7. “I am an invisible man. No, I am not a spook like those who haunted Edgar Allan Poe; nor am I one of your Hollywood-movie ectoplasms. I am a man of substance, of flesh and bone, fiber and liquids—and I might even be said to possess a mind. I am invisible, understand, simply because people refuse to see me. Like the bodiless heads you see sometimes in circus sideshows, it is as though I have been surrounded by mirrors of hard, distorting glass. When they approach me they see only my surroundings, themselves, or figments of their imagination—indeed, everything and anything except me.”
- “Invisible Man,” by Ralph Ellison.
This one is both an objectively intriguing opening line, and a potent one, when viewed in the context that Ellison himself was a Black man. Published in 1952, the line resonates with marginalized groups to this very day, and is evocative of a very real struggle – the “invisibility” – of Black Americans, then and now.
It is timelessly pertinent and powerful.
8. “The story so far: In the beginning the Universe was created. This has made a lot of people very angry and been widely regarded as a bad move.”
- “The Restaurant at the End of the Universe,” by Douglas Adams.
Oh, Douglas Adams. One of my greatest sources of literary inspiration, who taps into my sense of dry, somewhat absurdist humor like no other. I might have to make another post devoted to all of my favorite of his lines, but that’s not the point here.
This line is magnificent, because it immediately sets the tone for the novel and gives the reader a clear image of what to expect (predominantly, razor-sharp wit and satire.) It’s also short and simplistic, and very clearly doesn’t take itself too seriously, just like the novel itself.
9. “Shadow had done three years in prison. He was big enough and looked don’t-fuck-with-me enough that his biggest problem was killing time. So he kept himself in shape, and taught himself coin tricks, and thought a lot about how much he loved his wife.”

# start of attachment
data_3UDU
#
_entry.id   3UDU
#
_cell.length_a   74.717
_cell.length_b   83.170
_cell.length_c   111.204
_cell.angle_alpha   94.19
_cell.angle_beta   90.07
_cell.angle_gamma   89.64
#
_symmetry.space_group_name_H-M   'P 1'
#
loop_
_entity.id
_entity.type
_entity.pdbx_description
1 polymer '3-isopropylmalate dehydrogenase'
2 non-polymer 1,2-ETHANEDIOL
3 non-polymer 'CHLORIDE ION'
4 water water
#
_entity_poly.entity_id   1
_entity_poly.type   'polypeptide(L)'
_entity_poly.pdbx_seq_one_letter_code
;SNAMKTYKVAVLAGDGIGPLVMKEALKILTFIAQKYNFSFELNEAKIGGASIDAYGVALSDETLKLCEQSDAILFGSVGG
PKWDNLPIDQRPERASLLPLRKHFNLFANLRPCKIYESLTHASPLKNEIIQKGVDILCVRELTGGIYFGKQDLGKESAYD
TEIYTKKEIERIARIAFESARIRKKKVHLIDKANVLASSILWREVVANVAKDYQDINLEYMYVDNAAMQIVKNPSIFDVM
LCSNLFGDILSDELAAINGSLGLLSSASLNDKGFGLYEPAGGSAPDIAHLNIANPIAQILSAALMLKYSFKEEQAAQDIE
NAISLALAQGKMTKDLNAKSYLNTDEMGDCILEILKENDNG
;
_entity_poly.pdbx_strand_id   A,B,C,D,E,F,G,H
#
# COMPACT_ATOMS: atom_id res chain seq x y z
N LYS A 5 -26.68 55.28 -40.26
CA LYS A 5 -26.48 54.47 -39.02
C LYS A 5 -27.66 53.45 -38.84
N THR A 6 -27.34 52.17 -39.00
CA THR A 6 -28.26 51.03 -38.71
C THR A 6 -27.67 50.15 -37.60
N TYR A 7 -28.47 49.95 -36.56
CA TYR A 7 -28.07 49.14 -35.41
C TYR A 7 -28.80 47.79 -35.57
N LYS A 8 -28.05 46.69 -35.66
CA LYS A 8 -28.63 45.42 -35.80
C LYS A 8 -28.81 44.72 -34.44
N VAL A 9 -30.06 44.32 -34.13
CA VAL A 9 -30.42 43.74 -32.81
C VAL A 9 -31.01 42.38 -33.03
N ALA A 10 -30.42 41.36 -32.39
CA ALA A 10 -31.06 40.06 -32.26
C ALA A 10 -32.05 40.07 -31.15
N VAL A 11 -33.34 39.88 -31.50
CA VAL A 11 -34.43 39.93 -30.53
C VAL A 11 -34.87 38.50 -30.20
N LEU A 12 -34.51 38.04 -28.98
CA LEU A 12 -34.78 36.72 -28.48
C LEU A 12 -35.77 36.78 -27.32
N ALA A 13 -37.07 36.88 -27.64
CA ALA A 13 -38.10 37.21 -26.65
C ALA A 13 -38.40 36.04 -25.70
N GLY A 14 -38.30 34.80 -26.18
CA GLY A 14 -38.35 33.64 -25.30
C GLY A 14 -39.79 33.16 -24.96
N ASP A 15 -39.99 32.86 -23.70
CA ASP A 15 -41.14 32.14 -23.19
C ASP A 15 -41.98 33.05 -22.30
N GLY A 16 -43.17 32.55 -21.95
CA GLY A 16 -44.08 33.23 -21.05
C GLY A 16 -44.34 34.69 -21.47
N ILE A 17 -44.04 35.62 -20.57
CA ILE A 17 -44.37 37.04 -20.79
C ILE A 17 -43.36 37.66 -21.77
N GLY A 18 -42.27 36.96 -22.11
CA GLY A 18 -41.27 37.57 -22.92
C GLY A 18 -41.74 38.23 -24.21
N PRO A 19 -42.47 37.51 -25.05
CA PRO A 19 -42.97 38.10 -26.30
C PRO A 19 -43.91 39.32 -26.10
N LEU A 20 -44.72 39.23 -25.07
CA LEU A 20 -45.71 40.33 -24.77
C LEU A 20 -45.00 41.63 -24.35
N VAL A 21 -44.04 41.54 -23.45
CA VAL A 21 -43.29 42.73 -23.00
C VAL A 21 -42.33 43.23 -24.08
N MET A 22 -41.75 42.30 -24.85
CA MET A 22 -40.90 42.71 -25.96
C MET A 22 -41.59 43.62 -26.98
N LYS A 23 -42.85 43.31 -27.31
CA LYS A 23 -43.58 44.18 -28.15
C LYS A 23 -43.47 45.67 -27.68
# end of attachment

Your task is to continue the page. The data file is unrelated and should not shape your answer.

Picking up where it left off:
- “American Gods,” by Neil Gaiman.
This line is, in my opinion, almost perfect. It gives us an immediate image of Shadow, his personality, his values, and the challenges he’s facing, while at the same time jumping right into the action of the story without wasting the readers’ time with needless exhibitionism.
It also creates immediate interest in the story, and asks many questions that can only be answered if by continuing to read it. It’s almost as amazing as the book itself.
“It is a truth universally acknowledged, that a single man in possession of a good fortune, must be in want of a wife.”
- “Pride and Prejudice,” by Jane Austen.
This is another one that I, for the sheer purpose of originality, wanted to avoid getting around for the purpose of this list, but there’s simply no avoiding it: this line is amazing. It’s a crime of our era that people consider Austen such a “serious” writer, when she was, in fact, possibly the greatest satirist of her time.
This line encapsulates the irreverence of this novel, as well as Austen’s razor-sharp wit and intelligence. Like most of Austen’s works, it remains a classic.
I’ve received a lot of “Where are they now?” questions regarding the Sonic characters in my stories, so here you go! This information is based on when Aurora is born/very young, but majority of this information will stay the same up until she’s a young adult. Also, this headcanon is applicable to both the Boom Universe and Modern Universe, as I have Aurora in both. Hopefully this clears up any questions you had! Putting this in the “FAQ” tag for easy reference.
Those last two panels actually happened between my roommate, me and my nephew and I just so happened to catch that beautiful moment on an audio recording that you should totally listen to. And yes mayyyybe I was recording my nephew because I wanted to do some animations of toddler Aurora and he’s got the sweetest voice in the universe.